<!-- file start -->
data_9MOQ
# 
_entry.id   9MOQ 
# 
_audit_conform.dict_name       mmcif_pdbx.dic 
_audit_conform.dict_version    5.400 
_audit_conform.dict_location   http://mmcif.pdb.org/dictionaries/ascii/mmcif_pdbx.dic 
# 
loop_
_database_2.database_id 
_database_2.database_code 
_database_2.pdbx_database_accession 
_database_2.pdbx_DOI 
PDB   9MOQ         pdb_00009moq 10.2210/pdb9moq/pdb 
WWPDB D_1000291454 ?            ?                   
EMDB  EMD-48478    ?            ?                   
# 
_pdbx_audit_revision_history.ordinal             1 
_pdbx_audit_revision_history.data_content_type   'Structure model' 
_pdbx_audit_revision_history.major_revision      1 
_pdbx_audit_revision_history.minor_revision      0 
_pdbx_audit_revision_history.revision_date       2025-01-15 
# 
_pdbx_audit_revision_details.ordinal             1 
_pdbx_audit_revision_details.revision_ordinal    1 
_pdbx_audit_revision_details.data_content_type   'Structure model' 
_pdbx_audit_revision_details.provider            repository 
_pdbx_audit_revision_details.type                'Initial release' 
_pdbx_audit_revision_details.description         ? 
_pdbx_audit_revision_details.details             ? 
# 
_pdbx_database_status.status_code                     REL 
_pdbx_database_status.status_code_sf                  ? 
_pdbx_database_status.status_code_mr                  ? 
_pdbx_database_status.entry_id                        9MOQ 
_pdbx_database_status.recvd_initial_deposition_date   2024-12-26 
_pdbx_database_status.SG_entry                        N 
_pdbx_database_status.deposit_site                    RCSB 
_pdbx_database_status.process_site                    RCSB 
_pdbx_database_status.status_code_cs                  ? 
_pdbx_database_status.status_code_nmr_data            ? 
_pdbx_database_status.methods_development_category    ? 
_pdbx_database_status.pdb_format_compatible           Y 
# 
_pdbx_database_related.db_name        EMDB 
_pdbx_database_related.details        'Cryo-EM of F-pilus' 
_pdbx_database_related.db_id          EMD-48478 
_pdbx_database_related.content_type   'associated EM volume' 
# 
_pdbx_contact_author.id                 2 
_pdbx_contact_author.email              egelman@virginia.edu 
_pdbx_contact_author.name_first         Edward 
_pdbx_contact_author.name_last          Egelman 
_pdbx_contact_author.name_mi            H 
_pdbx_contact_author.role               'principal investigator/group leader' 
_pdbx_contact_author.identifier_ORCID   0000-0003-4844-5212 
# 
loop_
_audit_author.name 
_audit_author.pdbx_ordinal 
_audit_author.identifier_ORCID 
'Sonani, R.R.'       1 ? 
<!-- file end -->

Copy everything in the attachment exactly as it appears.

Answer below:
data_9MOQ
# 
_entry.id   9MOQ 
# 
_audit_conform.dict_name       mmcif_pdbx.dic 
_audit_conform.dict_version    5.400 
_audit_conform.dict_location   http://mmcif.pdb.org/dictionaries/ascii/mmcif_pdbx.dic 
# 
loop_
_database_2.database_id 
_database_2.database_code 
_database_2.pdbx_database_accession 
_database_2.pdbx_DOI 
PDB   9MOQ         pdb_00009moq 10.2210/pdb9moq/pdb 
WWPDB D_1000291454 ?            ?                   
EMDB  EMD-48478    ?            ?                   
# 
_pdbx_audit_revision_history.ordinal             1 
_pdbx_audit_revision_history.data_content_type   'Structure model' 
_pdbx_audit_revision_history.major_revision      1 
_pdbx_audit_revision_history.minor_revision      0 
_pdbx_audit_revision_history.revision_date       2025-01-15 
# 
_pdbx_audit_revision_details.ordinal             1 
_pdbx_audit_revision_details.revision_ordinal    1 
_pdbx_audit_revision_details.data_content_type   'Structure model' 
_pdbx_audit_revision_details.provider            repository 
_pdbx_audit_revision_details.type                'Initial release' 
_pdbx_audit_revision_details.description         ? 
_pdbx_audit_revision_details.details             ? 
# 
_pdbx_database_status.status_code                     REL 
_pdbx_database_status.status_code_sf                  ? 
_pdbx_database_status.status_code_mr                  ? 
_pdbx_database_status.entry_id                        9MOQ 
_pdbx_database_status.recvd_initial_deposition_date   2024-12-26 
_pdbx_database_status.SG_entry                        N 
_pdbx_database_status.deposit_site                    RCSB 
_pdbx_database_status.process_site                    RCSB 
_pdbx_database_status.status_code_cs                  ? 
_pdbx_database_status.status_code_nmr_data            ? 
_pdbx_database_status.methods_development_category    ? 
_pdbx_database_status.pdb_format_compatible           Y 
# 
_pdbx_database_related.db_name        EMDB 
_pdbx_database_related.details        'Cryo-EM of F-pilus' 
_pdbx_database_related.db_id          EMD-48478 
_pdbx_database_related.content_type   'associated EM volume' 
# 
_pdbx_contact_author.id                 2 
_pdbx_contact_author.email              egelman@virginia.edu 
_pdbx_contact_author.name_first         Edward 
_pdbx_contact_author.name_last          Egelman 
_pdbx_contact_author.name_mi            H 
_pdbx_contact_author.role               'principal investigator/group leader' 
_pdbx_contact_author.identifier_ORCID   0000-0003-4844-5212 
# 
loop_
_audit_author.name 
_audit_author.pdbx_ordinal 
_audit_author.identifier_ORCID 
'Sonani, R.R.'       1 ? 